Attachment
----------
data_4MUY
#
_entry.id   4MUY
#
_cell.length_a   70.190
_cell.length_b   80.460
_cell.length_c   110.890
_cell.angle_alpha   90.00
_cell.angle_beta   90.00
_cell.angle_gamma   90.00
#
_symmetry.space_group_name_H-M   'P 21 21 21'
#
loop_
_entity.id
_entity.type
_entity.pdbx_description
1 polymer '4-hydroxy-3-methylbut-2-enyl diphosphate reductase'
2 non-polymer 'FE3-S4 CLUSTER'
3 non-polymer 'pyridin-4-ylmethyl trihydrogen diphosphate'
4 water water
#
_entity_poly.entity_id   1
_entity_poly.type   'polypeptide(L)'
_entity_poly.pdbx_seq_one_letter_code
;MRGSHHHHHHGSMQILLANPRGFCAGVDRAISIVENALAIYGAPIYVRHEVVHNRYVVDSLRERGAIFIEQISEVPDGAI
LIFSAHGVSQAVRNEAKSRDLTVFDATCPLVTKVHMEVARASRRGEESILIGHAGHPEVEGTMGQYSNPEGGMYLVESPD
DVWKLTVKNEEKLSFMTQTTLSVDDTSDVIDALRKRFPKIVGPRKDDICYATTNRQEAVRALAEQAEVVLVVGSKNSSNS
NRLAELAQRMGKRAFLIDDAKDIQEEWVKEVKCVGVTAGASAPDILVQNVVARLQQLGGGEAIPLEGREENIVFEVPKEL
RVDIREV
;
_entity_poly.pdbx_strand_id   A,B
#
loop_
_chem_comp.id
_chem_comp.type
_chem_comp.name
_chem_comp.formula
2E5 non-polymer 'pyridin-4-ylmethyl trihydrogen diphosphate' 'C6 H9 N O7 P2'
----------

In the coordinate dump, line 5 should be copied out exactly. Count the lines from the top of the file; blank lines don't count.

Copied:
_cell.length_a   70.190